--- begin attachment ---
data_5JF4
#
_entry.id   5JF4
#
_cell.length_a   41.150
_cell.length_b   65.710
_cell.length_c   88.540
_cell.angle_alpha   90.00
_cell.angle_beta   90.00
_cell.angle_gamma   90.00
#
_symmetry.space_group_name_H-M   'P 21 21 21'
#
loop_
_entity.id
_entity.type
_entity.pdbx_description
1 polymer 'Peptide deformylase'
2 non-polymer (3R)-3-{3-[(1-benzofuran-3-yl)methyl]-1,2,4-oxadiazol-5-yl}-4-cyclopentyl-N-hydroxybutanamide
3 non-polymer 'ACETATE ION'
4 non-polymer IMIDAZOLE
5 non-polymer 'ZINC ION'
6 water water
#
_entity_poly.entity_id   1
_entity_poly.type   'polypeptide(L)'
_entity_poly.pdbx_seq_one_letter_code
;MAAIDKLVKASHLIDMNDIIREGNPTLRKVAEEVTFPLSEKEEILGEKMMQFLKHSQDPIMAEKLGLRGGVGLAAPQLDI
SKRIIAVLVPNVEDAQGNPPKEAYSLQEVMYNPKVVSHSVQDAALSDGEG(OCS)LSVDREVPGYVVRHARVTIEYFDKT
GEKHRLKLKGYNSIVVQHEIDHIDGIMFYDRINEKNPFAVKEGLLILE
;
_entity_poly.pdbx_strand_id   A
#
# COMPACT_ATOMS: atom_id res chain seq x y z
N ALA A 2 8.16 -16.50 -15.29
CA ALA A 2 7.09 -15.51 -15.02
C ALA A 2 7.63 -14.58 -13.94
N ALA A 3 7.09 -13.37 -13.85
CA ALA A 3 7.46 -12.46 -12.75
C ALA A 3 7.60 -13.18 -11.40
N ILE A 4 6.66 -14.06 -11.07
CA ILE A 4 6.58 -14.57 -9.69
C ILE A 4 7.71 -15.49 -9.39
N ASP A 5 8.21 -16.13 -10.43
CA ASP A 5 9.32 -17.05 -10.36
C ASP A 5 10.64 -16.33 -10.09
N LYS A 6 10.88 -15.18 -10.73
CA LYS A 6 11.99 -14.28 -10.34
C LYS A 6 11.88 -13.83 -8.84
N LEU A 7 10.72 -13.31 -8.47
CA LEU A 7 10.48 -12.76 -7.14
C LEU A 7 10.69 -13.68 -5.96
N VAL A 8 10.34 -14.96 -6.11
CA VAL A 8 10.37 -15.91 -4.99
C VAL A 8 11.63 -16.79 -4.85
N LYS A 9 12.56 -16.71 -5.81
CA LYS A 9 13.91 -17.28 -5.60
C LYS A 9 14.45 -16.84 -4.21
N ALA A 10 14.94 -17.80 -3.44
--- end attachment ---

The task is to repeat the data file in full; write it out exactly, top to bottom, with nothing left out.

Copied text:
data_5JF4
#
_entry.id   5JF4
#
_cell.length_a   41.150
_cell.length_b   65.710
_cell.length_c   88.540
_cell.angle_alpha   90.00
_cell.angle_beta   90.00
_cell.angle_gamma   90.00
#
_symmetry.space_group_name_H-M   'P 21 21 21'
#
loop_
_entity.id
_entity.type
_entity.pdbx_description
1 polymer 'Peptide deformylase'
2 non-polymer (3R)-3-{3-[(1-benzofuran-3-yl)methyl]-1,2,4-oxadiazol-5-yl}-4-cyclopentyl-N-hydroxybutanamide
3 non-polymer 'ACETATE ION'
4 non-polymer IMIDAZOLE
5 non-polymer 'ZINC ION'
6 water water
#
_entity_poly.entity_id   1
_entity_poly.type   'polypeptide(L)'
_entity_poly.pdbx_seq_one_letter_code
;MAAIDKLVKASHLIDMNDIIREGNPTLRKVAEEVTFPLSEKEEILGEKMMQFLKHSQDPIMAEKLGLRGGVGLAAPQLDI
SKRIIAVLVPNVEDAQGNPPKEAYSLQEVMYNPKVVSHSVQDAALSDGEG(OCS)LSVDREVPGYVVRHARVTIEYFDKT
GEKHRLKLKGYNSIVVQHEIDHIDGIMFYDRINEKNPFAVKEGLLILE
;
_entity_poly.pdbx_strand_id   A
#
# COMPACT_ATOMS: atom_id res chain seq x y z
N ALA A 2 8.16 -16.50 -15.29
CA ALA A 2 7.09 -15.51 -15.02
C ALA A 2 7.63 -14.58 -13.94
N ALA A 3 7.09 -13.37 -13.85
CA ALA A 3 7.46 -12.46 -12.75
C ALA A 3 7.60 -13.18 -11.40
N ILE A 4 6.66 -14.06 -11.07
CA ILE A 4 6.58 -14.57 -9.69
C ILE A 4 7.71 -15.49 -9.39
N ASP A 5 8.21 -16.13 -10.43
CA ASP A 5 9.32 -17.05 -10.36
C ASP A 5 10.64 -16.33 -10.09
N LYS A 6 10.88 -15.18 -10.73
CA LYS A 6 11.99 -14.28 -10.34
C LYS A 6 11.88 -13.83 -8.84
N LEU A 7 10.72 -13.31 -8.47
CA LEU A 7 10.48 -12.76 -7.14
C LEU A 7 10.69 -13.68 -5.96
N VAL A 8 10.34 -14.96 -6.11
CA VAL A 8 10.37 -15.91 -4.99
C VAL A 8 11.63 -16.79 -4.85
N LYS A 9 12.56 -16.71 -5.81
CA LYS A 9 13.91 -17.28 -5.60
C LYS A 9 14.45 -16.84 -4.21
N ALA A 10 14.94 -17.80 -3.44